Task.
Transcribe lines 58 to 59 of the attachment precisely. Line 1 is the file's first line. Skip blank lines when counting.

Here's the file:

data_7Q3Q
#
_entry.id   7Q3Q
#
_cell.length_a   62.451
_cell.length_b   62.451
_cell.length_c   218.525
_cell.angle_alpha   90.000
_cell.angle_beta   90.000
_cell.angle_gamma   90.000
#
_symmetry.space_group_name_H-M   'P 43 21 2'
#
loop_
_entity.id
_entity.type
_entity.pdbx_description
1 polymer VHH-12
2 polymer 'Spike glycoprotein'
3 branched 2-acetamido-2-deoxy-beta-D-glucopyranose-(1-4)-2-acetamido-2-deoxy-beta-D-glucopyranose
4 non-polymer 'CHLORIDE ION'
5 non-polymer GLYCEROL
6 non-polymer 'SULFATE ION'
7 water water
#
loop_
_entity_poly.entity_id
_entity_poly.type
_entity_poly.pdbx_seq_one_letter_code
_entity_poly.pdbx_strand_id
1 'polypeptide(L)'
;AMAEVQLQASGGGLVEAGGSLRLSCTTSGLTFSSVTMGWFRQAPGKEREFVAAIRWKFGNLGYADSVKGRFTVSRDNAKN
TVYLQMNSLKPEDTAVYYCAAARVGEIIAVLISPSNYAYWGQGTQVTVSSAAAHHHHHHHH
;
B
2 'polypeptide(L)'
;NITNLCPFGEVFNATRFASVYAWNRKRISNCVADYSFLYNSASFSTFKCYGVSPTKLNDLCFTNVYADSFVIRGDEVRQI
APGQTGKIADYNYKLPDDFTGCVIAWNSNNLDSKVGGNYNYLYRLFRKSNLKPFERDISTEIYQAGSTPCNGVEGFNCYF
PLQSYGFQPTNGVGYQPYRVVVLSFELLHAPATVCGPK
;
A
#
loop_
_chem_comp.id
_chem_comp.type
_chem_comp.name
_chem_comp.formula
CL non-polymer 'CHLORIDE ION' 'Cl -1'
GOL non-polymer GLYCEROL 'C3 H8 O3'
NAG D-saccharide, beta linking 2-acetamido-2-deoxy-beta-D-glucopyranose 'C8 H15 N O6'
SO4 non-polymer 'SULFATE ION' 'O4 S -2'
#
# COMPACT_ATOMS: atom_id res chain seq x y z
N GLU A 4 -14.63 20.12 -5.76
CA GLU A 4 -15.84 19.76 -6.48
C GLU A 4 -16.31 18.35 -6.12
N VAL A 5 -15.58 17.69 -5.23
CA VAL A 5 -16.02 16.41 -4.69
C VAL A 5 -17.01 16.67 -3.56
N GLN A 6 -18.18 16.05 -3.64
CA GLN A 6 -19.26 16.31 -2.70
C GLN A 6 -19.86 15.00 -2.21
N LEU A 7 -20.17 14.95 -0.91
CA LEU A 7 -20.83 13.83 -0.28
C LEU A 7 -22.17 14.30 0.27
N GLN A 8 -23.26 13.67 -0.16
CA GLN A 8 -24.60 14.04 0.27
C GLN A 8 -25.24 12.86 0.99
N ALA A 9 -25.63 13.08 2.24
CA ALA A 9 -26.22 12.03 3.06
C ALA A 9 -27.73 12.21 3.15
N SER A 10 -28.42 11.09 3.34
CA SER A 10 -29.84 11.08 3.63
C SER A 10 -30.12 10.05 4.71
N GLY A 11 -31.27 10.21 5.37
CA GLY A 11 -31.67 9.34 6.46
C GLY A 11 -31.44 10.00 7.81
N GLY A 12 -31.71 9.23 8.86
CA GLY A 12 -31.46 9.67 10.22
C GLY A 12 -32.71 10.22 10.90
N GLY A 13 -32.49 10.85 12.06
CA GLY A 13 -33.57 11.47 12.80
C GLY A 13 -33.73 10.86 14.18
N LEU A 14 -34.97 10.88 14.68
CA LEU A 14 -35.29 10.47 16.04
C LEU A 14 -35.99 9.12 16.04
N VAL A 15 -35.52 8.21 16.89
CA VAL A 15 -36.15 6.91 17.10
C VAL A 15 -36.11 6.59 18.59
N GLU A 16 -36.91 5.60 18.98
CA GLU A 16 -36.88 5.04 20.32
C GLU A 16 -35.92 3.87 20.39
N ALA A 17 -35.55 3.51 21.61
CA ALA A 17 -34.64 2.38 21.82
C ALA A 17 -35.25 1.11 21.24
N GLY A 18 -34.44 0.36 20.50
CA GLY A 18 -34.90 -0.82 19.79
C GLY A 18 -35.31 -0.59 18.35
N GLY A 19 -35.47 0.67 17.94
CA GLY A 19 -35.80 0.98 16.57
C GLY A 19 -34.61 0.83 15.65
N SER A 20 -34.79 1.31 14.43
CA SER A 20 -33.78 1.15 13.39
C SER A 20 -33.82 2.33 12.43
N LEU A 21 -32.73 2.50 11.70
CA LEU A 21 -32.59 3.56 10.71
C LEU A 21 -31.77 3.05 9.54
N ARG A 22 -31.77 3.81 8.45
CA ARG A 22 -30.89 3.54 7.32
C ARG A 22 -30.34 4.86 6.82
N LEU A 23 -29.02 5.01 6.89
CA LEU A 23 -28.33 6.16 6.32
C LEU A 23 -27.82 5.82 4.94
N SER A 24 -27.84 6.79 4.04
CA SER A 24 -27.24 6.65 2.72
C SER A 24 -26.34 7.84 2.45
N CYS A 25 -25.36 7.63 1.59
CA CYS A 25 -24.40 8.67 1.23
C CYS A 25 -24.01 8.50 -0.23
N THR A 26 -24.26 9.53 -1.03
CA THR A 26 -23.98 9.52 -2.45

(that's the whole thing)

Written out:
CA VAL A 5 -16.02 16.41 -4.69
C VAL A 5 -17.01 16.67 -3.56